South Korea imported the idea of modernity from Christianity and the U.S. After the Cold War in 1945, modernism began to shape Korean culture powerfully, which subsequently influenced the church greatly. Koreans are very religious people by nature. The integration of Confucianism, Shamanism, Buddhism and Daoism are strongly embedded in this culture. The religious tradition of each family is respected. Furthermore, Koreans are a community oriented society. People find their identity in the community to which they belong. Relationships really matter. As you might already notice, these historic roots conflict with the modernist beliefs. In accepting modernism along with Christianity, most Korean churches took the role of persuading people that pre-modern religions were not scientific enough to follow. Western Christianity was the only religion which was founded in ‘reason.’ However, different voices were raised within the church questioning the contradiction of modernism and Christianity. Some Christians averred that postmodernism would fit better for Korean Christian spirituality. Others argued that Korean Christians should develop a distinctively Korean Christian spirituality using the active cooperation of traditional Korean religions. Presently, thanks to some faithful theologians in Korea, constructive dialogues have been developed (Lee, 2003). Yet, we are still at a premature stage. We need extensive research and theory building to understand this complicated agenda. This is particularly important for Christian psychology and the counseling field in current South Korea. Taking Christianity in its modern version, Korean churches trust science in its commitment to evidence and technology. The Korean church seems too wide open to modern psychology as that psychology is understood to be a reliable source in healing hurting souls ‘scientifically.’ Although many Christian counselors and pastoral caregivers adopt modern psychology theories without any doubt, some people are deeply concerned (Ok, 2007). Thus, Korean Christians have responded to the contradiction of their faith in modernism in different ways. Some responses seem to show similarity to the way in which American Christians responded to the contradictions of their Christians beliefs with modernism decades before. Yet, Korean Christians’ struggle is more complicated because it is rooted in the relationship with other traditional religions.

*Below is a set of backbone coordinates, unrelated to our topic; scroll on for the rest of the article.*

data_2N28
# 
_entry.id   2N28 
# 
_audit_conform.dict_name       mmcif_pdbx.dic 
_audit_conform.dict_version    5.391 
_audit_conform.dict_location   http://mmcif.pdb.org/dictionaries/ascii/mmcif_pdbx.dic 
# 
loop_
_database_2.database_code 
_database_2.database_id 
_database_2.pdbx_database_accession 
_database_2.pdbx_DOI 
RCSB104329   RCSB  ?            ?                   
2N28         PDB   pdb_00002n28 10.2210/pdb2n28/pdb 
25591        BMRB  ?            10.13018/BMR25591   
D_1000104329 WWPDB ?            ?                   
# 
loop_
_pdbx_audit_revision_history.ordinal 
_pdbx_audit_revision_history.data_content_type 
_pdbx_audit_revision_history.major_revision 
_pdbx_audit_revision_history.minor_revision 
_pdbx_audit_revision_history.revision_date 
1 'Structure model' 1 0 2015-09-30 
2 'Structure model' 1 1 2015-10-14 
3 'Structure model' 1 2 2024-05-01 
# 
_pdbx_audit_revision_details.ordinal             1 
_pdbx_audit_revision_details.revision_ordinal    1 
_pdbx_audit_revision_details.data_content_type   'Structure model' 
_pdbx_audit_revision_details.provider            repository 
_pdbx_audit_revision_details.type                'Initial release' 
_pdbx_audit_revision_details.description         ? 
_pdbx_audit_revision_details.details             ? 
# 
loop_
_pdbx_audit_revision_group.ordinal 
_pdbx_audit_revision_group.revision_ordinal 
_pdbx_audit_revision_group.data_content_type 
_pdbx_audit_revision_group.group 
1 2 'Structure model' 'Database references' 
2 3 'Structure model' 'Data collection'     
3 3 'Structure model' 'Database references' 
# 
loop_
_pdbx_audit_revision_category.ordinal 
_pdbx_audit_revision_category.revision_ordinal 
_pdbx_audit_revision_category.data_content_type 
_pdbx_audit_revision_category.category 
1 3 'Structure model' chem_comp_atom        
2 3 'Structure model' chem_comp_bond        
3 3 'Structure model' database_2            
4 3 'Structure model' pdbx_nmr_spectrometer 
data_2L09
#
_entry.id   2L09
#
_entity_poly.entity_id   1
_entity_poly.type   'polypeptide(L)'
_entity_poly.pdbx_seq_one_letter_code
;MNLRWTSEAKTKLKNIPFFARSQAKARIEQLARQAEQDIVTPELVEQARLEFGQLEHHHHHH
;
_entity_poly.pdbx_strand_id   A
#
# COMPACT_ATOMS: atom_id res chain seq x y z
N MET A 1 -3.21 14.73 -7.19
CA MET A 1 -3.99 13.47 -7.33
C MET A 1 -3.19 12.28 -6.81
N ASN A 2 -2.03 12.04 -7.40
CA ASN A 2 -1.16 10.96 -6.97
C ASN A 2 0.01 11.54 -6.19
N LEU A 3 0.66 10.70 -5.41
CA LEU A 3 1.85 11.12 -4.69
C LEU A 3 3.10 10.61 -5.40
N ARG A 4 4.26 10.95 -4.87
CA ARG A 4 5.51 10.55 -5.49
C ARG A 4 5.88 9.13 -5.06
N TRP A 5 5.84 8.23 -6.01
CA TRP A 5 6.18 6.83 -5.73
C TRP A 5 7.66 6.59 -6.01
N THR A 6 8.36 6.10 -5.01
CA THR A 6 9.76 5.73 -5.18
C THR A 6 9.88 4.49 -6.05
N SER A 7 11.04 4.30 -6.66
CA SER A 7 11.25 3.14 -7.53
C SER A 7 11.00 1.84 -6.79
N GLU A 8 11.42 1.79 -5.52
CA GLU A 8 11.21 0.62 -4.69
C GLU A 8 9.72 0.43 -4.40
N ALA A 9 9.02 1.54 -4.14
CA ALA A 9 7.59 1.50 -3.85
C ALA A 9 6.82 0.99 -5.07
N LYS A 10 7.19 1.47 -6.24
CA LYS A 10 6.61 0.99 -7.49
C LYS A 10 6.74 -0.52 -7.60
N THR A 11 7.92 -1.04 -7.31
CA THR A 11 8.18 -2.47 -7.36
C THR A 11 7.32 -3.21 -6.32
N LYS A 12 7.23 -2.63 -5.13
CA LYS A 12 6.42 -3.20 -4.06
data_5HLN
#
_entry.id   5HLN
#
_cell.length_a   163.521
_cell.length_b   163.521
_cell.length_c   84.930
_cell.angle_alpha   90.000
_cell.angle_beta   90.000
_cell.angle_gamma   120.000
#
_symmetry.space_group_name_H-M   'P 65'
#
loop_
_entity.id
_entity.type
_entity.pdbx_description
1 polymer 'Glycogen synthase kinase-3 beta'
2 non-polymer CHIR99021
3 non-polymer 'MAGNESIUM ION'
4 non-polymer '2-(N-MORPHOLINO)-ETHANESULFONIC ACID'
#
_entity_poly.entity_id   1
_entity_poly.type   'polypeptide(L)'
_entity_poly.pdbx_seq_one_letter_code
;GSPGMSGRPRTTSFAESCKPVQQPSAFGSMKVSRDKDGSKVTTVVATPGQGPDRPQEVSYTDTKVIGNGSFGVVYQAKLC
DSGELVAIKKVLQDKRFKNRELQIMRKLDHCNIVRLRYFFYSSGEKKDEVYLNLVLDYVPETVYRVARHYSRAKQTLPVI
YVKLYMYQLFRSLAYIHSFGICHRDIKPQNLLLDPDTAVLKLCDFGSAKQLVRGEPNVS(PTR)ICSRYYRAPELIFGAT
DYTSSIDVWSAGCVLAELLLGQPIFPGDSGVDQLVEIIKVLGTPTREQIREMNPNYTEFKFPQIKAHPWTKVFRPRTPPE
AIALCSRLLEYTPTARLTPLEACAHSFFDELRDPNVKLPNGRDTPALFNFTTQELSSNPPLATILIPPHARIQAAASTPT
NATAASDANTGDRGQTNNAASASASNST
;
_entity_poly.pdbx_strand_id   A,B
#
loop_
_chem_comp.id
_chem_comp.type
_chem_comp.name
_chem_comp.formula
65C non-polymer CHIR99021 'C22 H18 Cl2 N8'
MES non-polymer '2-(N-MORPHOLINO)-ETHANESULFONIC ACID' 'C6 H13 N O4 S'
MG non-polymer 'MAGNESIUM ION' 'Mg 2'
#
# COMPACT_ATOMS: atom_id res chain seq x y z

Building a house of Christian psychology in Korea will be a difficult work. Nevertheless, I become very hopeful when I meet Christian psychologists and counselors who share the same vision of establishing a distinctively Christian version of psychology and developing creative methods for caring for souls in South Korea (Lee 2008; Kim 2003). I believe the foundation is laid and we have the Cornerstone. Therefore, the future is surely bright. 

Kim, J. (2003). Story That I Want To Share With Christians(trans.). Seoul: Ddstone.
Lee, H. (2003). Modernism, Postmodernism, and Theology(tans.). Seoul. Presbyterian      
   University Publishing
Lee, K. (2008). Reformed Pastoral Counseling. Seoul: Daiseo.
Ok, S.H. (2007). Psychologically Influenced Church (trans.). Seoul: R&R.
Poling, J. (2010). Is There a Korean Contribution to U.S. Pastoral Theology. Pastoral   
    Psychology, 59, 513-524.

UnHye Kwon, PhD
Maum Counseling & Research
Bundang, South Korea